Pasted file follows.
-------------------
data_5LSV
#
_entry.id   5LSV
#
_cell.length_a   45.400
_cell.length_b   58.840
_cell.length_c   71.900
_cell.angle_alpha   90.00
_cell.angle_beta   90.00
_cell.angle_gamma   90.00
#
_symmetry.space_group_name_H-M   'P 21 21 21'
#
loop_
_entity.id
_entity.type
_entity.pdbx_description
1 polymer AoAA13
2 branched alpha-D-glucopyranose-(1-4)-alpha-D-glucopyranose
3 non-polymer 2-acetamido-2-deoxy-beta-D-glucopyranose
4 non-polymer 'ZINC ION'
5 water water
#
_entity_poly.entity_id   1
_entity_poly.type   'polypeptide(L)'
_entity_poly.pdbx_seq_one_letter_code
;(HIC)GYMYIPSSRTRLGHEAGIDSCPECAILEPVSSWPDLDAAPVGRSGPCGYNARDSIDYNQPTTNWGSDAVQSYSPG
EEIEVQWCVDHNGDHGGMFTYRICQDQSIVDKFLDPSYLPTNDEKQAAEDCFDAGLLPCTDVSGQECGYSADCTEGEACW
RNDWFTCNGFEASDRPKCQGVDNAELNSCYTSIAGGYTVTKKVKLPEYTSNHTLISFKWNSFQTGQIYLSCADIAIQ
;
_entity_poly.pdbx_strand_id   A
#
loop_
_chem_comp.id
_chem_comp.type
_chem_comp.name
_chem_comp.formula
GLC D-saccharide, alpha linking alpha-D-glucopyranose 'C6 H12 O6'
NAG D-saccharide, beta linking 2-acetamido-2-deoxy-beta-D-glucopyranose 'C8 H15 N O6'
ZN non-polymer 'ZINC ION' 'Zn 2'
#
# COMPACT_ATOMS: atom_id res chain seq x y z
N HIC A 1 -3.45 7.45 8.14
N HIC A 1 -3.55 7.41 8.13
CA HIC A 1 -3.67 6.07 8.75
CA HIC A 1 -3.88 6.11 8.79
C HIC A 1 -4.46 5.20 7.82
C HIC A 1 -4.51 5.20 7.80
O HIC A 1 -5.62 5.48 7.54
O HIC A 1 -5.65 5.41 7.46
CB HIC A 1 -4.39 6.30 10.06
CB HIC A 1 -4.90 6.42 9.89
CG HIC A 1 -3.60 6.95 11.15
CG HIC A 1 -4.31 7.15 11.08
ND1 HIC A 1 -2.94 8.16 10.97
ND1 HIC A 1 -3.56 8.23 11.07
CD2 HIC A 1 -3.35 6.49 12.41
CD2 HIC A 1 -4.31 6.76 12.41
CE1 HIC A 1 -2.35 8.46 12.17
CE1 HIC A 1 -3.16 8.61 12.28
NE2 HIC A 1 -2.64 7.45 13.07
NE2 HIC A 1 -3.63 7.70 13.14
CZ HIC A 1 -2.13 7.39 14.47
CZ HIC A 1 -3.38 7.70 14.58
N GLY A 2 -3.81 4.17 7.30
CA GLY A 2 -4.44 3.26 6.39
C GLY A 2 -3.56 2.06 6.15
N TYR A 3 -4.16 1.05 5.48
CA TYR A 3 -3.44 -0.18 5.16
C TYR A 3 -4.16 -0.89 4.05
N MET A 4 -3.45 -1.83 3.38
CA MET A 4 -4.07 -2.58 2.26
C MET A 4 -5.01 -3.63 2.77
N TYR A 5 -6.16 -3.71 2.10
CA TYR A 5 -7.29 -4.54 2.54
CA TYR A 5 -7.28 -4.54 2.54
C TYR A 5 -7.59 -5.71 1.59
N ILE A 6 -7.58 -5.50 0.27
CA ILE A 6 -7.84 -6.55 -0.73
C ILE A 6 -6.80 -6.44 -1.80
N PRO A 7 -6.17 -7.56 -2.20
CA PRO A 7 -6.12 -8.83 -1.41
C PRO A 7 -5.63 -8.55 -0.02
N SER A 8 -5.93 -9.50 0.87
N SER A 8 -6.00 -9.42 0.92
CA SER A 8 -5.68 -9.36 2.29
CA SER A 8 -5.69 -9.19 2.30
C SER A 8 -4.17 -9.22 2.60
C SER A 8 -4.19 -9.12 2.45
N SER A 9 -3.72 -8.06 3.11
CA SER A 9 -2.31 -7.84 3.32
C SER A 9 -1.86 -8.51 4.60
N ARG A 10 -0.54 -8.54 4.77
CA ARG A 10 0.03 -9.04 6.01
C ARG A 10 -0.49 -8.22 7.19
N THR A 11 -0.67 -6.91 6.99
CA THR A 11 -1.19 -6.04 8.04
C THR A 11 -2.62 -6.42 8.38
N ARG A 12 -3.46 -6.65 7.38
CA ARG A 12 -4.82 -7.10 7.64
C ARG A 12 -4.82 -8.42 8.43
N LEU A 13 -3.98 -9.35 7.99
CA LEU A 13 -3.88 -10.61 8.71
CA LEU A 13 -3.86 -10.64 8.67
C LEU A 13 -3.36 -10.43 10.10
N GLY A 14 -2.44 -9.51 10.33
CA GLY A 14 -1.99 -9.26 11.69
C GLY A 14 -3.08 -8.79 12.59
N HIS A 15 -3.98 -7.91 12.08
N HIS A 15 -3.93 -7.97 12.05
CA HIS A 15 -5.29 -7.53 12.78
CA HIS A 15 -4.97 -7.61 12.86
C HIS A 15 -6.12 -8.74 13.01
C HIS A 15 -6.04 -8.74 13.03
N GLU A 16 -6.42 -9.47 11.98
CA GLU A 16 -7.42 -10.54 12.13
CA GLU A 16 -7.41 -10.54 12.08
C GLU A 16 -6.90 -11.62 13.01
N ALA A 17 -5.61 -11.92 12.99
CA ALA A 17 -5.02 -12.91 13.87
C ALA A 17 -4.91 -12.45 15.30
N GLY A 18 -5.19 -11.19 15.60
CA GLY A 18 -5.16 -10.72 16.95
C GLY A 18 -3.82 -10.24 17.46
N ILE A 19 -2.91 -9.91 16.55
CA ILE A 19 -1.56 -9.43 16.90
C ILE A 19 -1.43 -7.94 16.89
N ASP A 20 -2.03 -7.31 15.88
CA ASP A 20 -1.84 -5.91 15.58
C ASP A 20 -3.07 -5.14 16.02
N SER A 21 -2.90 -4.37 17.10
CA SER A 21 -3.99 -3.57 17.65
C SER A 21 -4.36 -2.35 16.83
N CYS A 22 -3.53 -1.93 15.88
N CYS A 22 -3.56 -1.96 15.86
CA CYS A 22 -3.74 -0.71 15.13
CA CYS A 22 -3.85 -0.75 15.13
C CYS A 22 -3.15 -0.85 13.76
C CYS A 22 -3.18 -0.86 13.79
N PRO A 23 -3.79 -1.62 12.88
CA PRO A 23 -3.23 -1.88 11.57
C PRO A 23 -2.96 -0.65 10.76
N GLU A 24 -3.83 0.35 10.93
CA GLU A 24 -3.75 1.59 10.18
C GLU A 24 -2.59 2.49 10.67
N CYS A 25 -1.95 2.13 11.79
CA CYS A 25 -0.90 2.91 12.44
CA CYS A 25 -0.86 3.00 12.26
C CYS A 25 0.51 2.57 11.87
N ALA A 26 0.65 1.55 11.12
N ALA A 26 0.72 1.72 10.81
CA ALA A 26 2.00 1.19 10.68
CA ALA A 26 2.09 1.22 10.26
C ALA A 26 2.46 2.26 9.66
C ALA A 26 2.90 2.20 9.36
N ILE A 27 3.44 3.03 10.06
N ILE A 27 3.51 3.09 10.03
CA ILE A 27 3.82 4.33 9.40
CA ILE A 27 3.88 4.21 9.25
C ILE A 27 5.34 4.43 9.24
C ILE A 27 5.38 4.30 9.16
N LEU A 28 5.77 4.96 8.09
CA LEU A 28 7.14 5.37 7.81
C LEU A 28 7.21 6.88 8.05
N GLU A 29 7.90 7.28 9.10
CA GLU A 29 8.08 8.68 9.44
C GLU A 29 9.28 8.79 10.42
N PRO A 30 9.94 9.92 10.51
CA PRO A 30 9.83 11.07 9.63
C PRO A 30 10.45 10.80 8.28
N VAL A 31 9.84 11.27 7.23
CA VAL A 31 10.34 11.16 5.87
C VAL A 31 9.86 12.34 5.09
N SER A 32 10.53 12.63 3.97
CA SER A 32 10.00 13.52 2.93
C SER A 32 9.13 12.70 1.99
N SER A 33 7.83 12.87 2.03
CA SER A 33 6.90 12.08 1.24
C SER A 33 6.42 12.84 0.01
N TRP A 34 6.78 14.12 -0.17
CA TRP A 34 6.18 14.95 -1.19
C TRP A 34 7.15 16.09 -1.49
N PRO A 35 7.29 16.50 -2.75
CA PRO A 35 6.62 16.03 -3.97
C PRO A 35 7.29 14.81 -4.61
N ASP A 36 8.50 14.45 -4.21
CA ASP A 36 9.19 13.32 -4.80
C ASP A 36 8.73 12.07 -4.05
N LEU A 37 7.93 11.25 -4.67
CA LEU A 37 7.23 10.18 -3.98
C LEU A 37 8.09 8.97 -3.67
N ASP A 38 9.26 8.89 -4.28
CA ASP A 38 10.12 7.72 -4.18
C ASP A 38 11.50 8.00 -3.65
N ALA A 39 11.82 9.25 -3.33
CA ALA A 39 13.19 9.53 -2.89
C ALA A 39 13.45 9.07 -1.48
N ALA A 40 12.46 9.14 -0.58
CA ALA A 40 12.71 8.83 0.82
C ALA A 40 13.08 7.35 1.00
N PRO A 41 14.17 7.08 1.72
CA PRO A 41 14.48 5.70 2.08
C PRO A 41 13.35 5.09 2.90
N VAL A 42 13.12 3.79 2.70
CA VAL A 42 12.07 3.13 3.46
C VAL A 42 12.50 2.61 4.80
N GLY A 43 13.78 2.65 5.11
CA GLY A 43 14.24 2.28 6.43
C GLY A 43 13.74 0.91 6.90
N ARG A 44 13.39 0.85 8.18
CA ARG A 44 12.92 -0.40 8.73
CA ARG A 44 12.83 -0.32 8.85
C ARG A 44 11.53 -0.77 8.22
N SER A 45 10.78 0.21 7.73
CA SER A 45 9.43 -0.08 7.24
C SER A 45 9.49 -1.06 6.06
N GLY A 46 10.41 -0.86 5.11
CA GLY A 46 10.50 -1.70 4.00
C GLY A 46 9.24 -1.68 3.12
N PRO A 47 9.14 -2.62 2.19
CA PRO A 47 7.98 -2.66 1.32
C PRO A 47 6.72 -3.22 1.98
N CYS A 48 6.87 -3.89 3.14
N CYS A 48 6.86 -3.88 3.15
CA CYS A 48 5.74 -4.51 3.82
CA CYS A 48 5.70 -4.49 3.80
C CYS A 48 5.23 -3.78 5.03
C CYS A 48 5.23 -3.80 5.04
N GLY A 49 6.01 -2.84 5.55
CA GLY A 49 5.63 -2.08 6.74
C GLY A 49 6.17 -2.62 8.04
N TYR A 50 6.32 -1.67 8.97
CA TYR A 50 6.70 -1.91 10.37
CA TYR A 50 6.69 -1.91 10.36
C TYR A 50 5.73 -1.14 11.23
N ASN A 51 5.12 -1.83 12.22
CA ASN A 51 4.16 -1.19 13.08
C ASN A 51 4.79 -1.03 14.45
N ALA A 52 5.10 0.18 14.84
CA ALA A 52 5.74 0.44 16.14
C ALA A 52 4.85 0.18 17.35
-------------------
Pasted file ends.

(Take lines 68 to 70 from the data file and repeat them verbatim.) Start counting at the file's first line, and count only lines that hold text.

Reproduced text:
N TYR A 3 -4.16 1.05 5.48
CA TYR A 3 -3.44 -0.18 5.16
C TYR A 3 -4.16 -0.89 4.05